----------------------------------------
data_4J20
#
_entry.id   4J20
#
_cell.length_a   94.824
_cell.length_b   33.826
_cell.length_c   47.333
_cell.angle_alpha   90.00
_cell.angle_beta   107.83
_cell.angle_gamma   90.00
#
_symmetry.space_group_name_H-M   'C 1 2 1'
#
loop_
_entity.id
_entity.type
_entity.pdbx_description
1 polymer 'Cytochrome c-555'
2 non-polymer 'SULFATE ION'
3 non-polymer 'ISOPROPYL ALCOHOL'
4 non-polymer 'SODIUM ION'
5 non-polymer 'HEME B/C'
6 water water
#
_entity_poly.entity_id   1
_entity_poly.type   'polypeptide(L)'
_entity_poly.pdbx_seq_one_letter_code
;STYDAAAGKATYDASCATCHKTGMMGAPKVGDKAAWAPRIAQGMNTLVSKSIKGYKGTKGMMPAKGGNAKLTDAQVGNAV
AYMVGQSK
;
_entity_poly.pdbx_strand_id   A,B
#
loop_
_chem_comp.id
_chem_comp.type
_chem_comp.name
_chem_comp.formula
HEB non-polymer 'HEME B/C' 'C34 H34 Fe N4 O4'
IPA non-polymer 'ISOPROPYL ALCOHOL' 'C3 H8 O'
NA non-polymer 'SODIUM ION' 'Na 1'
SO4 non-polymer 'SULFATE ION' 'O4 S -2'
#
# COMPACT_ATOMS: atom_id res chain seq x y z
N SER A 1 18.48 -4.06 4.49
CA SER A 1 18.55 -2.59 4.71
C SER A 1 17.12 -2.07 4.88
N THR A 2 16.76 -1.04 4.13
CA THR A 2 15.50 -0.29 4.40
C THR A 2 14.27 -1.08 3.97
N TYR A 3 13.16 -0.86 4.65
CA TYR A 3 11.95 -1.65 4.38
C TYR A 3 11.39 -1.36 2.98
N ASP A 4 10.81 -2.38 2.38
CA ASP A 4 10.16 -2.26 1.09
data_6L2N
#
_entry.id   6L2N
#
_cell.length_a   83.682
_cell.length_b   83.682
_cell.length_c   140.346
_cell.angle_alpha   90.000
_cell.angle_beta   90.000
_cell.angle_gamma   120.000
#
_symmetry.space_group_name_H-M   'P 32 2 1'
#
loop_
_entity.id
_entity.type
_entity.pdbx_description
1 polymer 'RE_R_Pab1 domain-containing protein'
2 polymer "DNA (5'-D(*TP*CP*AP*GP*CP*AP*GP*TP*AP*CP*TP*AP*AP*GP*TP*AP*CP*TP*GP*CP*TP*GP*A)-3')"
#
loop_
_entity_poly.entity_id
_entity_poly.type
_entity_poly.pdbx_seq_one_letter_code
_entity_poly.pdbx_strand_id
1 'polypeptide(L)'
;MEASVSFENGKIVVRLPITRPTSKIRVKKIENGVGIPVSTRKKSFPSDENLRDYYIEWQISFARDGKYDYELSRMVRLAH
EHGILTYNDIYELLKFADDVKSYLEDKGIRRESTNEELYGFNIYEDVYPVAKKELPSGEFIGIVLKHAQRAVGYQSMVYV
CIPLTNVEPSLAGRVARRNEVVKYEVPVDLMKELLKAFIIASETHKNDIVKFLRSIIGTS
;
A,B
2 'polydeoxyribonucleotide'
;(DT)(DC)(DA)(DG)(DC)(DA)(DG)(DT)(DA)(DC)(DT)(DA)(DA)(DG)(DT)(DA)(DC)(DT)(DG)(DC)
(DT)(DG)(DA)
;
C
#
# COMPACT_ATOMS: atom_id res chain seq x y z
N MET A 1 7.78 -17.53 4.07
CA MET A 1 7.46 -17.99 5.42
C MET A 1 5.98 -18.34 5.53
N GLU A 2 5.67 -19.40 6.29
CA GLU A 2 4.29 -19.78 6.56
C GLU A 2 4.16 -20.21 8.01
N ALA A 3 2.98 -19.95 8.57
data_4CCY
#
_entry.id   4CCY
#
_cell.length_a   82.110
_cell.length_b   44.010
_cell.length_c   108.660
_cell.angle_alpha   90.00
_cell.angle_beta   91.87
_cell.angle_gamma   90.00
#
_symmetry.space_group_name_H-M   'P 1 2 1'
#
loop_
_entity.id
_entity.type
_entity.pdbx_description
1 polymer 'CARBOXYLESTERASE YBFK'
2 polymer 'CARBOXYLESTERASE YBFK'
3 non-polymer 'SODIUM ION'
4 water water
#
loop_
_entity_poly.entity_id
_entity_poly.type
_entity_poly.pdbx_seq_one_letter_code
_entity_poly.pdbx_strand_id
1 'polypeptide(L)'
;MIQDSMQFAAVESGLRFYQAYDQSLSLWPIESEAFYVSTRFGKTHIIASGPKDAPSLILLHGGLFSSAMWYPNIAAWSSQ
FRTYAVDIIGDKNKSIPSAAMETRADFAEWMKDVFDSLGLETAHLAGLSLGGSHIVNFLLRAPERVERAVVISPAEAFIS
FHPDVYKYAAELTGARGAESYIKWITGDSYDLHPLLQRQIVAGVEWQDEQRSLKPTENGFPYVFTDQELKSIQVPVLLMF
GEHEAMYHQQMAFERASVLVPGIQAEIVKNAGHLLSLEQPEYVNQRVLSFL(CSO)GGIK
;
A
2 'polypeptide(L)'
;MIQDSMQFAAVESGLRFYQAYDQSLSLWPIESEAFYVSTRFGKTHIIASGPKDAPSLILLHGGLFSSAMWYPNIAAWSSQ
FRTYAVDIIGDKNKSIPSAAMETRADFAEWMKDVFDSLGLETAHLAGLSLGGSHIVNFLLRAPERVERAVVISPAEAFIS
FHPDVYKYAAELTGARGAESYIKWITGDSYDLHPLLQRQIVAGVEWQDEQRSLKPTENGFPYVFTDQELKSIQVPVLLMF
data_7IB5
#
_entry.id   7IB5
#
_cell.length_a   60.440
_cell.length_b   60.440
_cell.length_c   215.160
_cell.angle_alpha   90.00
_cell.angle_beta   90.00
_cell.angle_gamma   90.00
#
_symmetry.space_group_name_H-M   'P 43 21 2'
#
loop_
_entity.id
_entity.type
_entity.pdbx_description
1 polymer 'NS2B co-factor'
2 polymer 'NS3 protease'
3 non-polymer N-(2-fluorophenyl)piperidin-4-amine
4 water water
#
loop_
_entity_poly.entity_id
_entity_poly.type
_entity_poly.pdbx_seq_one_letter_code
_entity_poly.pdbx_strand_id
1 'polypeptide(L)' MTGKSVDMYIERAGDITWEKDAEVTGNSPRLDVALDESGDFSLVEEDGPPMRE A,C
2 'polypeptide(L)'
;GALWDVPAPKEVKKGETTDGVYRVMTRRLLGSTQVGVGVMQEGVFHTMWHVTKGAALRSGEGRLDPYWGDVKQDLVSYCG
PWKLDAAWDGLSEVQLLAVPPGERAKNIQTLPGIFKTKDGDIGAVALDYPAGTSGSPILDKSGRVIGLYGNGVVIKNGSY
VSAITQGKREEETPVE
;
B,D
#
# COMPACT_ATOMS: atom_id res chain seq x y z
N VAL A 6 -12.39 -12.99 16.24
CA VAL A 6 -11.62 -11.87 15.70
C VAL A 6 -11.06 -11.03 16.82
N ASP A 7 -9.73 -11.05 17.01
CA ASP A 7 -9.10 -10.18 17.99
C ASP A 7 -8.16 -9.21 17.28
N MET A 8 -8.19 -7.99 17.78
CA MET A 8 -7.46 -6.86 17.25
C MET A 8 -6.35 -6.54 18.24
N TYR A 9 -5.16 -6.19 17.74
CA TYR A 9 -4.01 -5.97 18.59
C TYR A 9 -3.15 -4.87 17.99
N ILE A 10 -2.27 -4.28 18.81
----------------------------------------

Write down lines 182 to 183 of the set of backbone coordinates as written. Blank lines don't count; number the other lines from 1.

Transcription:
C MET A 8 -6.35 -6.54 18.24
N TYR A 9 -5.16 -6.19 17.74